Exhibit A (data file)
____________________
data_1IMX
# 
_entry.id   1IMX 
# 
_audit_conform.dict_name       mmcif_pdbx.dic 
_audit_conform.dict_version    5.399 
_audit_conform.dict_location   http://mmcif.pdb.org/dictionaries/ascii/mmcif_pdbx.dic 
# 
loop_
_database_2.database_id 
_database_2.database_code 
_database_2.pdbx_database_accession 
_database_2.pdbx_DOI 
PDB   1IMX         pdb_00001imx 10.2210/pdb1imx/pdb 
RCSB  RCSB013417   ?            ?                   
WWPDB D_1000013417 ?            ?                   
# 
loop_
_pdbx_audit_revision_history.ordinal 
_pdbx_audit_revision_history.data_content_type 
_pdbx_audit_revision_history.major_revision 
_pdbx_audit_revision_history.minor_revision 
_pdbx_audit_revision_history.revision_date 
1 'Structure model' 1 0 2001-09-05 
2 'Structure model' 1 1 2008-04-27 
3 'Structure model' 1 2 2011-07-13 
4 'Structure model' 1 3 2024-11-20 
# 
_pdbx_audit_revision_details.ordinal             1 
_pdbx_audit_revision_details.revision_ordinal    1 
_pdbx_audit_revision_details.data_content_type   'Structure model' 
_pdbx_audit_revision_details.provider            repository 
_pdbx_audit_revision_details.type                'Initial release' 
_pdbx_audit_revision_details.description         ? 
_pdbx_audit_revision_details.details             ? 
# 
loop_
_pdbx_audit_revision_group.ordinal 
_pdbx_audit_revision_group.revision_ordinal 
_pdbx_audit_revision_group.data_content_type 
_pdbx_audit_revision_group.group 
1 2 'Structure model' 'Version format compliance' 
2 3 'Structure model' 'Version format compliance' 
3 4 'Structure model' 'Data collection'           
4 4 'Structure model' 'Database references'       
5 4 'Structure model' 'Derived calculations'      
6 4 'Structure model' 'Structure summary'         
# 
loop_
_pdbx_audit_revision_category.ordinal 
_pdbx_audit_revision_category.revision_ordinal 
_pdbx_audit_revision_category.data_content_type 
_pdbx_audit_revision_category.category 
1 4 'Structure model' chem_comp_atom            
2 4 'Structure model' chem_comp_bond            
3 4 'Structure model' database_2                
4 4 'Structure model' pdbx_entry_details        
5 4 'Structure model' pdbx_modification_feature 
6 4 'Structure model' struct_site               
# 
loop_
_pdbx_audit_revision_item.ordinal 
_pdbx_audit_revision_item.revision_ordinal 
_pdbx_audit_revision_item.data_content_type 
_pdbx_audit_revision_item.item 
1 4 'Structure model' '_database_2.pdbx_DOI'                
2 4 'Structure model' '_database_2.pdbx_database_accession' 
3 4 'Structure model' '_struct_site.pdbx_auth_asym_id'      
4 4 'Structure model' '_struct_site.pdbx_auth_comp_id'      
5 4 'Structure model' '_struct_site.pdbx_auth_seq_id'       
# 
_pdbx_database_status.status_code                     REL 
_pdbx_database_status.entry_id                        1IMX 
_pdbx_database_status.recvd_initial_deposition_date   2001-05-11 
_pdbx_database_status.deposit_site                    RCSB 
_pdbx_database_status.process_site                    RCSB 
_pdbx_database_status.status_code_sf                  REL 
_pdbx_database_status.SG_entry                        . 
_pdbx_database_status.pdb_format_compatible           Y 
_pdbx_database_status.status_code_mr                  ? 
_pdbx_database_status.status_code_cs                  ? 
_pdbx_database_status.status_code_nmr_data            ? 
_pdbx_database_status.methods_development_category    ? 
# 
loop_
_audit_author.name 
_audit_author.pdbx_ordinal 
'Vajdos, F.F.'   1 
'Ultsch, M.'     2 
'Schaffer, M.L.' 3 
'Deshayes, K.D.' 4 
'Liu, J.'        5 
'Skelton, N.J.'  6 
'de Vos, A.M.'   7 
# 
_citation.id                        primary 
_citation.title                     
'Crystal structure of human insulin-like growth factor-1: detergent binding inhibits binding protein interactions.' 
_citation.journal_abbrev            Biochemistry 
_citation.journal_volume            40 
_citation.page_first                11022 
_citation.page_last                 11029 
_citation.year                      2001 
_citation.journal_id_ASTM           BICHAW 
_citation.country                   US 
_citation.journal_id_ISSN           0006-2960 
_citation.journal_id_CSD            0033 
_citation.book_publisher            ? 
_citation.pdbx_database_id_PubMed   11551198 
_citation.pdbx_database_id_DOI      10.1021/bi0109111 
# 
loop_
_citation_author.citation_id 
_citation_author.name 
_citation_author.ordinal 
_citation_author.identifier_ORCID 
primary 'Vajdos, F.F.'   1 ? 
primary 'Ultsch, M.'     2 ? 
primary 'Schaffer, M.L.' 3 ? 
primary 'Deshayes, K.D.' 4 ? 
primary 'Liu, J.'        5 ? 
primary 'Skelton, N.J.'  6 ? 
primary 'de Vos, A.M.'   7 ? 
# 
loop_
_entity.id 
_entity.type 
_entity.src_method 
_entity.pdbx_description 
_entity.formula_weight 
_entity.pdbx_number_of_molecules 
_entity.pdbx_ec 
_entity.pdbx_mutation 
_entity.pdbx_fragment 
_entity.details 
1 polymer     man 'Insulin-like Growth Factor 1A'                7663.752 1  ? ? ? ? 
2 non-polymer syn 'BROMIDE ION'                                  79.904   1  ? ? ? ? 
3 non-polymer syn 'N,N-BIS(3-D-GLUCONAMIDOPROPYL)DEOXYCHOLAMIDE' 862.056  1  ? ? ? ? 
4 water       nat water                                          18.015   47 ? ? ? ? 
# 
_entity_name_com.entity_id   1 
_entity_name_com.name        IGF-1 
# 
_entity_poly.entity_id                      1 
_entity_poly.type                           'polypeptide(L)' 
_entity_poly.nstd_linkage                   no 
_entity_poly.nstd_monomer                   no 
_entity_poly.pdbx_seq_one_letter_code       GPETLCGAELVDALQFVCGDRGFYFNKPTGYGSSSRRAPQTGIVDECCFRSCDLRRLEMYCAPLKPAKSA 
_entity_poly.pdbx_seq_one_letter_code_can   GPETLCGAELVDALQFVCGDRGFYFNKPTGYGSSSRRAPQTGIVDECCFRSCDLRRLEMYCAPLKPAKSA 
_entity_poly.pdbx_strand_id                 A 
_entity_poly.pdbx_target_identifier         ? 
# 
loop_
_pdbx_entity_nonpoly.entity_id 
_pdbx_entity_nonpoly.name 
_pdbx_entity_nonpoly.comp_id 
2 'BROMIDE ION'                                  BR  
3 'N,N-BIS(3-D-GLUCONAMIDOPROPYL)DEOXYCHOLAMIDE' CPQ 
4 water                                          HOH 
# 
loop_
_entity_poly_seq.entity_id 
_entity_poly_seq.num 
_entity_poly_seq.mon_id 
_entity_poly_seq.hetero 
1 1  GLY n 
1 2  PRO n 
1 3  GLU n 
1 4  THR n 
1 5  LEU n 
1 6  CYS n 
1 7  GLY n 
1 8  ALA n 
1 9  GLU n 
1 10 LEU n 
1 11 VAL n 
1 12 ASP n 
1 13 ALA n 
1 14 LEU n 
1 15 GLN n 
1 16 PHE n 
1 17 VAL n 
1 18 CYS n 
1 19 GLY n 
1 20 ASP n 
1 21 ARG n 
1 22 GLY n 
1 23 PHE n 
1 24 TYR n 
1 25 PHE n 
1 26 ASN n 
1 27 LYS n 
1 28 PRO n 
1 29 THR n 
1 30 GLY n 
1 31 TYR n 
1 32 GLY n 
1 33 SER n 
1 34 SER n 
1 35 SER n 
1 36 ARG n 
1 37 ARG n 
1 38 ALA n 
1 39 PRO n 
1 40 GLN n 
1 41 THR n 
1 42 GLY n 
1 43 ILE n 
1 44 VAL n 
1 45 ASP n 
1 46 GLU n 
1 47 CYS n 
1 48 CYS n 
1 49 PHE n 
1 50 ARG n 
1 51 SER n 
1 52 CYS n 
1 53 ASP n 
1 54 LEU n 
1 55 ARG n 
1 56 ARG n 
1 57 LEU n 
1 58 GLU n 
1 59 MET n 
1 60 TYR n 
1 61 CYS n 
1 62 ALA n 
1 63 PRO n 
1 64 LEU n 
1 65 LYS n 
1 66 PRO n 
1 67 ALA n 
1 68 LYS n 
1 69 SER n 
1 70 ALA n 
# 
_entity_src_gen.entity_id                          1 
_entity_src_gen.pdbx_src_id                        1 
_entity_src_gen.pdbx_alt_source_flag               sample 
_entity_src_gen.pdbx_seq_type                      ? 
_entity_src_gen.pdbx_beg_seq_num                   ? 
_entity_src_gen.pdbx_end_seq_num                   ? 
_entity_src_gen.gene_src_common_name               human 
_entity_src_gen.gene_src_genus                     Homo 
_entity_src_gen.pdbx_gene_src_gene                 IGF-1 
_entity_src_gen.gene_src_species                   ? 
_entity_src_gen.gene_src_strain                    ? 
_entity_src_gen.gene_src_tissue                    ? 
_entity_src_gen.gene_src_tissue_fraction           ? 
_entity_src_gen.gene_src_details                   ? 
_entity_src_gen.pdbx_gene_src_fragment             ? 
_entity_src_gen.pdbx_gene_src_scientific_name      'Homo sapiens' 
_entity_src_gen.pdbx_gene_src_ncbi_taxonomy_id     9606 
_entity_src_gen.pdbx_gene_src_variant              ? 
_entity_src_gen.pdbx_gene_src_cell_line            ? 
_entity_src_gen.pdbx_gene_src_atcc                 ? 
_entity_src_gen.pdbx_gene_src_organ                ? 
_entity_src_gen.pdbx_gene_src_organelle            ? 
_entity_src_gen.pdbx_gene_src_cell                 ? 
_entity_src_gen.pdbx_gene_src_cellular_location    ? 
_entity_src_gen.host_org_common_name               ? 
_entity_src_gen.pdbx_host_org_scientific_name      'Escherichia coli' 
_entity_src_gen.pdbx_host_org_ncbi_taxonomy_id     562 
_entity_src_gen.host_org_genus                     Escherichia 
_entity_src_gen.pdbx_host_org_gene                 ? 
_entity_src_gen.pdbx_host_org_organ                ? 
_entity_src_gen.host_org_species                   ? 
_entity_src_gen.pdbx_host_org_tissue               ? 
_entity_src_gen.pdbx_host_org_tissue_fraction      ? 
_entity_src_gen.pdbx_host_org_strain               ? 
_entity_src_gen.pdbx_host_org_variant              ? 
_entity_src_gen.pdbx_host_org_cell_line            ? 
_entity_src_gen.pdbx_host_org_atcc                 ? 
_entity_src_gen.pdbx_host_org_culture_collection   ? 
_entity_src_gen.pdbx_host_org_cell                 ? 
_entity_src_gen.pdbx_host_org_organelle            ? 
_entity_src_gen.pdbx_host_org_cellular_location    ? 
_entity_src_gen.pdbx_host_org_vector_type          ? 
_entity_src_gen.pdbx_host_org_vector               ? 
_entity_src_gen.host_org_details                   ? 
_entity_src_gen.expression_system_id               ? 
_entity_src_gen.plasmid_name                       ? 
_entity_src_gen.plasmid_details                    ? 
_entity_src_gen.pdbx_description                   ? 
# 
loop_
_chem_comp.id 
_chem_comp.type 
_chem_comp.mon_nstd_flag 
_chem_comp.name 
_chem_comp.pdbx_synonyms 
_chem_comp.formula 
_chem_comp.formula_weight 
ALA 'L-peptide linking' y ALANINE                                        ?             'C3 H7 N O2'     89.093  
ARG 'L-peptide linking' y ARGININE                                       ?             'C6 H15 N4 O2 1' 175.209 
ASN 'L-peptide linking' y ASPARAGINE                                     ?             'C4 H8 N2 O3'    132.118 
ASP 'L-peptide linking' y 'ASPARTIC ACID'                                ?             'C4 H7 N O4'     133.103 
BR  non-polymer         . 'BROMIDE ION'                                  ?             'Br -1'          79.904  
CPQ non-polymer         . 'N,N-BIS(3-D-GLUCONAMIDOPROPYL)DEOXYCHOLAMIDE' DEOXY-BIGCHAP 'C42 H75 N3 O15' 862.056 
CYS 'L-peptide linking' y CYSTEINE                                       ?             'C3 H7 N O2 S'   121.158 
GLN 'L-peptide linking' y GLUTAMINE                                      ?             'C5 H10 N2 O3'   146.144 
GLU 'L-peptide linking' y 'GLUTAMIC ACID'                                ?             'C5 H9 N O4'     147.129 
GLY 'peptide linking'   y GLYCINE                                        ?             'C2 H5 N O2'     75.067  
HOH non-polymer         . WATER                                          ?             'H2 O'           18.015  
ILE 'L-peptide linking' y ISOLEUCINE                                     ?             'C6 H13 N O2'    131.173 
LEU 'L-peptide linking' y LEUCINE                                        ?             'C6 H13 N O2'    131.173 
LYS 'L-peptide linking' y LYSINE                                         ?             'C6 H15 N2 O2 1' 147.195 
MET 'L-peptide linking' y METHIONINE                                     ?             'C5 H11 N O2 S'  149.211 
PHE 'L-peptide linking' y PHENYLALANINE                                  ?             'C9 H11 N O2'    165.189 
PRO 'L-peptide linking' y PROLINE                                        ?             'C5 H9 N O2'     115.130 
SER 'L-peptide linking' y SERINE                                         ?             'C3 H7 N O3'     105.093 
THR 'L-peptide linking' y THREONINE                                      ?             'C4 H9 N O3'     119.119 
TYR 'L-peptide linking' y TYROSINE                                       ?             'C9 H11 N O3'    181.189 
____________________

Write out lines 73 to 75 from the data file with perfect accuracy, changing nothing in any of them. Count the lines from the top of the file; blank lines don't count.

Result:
_pdbx_database_status.entry_id                        1IMX 
_pdbx_database_status.recvd_initial_deposition_date   2001-05-11 
_pdbx_database_status.deposit_site                    RCSB 